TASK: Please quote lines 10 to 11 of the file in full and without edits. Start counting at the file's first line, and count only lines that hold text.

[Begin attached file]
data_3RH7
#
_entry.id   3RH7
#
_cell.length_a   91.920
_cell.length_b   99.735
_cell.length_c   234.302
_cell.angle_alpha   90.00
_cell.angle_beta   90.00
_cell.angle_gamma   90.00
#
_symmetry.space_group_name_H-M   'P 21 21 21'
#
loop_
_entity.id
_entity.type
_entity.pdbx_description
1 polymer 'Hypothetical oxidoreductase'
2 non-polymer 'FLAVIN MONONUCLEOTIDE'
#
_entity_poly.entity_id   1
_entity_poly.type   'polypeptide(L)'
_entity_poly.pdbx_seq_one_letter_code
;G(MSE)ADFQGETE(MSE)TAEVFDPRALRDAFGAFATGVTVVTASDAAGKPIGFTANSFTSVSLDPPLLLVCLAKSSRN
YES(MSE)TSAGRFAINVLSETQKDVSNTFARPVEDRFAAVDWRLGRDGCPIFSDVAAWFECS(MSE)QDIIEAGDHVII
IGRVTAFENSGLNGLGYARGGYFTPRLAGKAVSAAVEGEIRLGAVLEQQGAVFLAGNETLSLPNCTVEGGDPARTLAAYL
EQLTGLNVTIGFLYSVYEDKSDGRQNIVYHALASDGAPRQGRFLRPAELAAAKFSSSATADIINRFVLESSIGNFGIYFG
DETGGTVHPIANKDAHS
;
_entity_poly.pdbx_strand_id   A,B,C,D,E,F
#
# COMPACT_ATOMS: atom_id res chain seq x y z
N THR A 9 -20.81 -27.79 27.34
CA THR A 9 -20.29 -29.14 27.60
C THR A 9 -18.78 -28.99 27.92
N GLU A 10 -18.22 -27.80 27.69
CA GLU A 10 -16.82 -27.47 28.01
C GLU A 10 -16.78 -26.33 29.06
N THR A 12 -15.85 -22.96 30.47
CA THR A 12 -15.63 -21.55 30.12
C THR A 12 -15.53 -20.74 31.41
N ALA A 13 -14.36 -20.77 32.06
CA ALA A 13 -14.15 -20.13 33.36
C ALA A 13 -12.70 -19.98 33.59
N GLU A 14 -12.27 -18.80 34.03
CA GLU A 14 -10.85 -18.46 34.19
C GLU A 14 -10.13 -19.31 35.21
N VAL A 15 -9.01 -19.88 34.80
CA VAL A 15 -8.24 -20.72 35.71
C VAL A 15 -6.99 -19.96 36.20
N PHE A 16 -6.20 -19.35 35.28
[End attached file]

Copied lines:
_cell.angle_gamma   90.00
#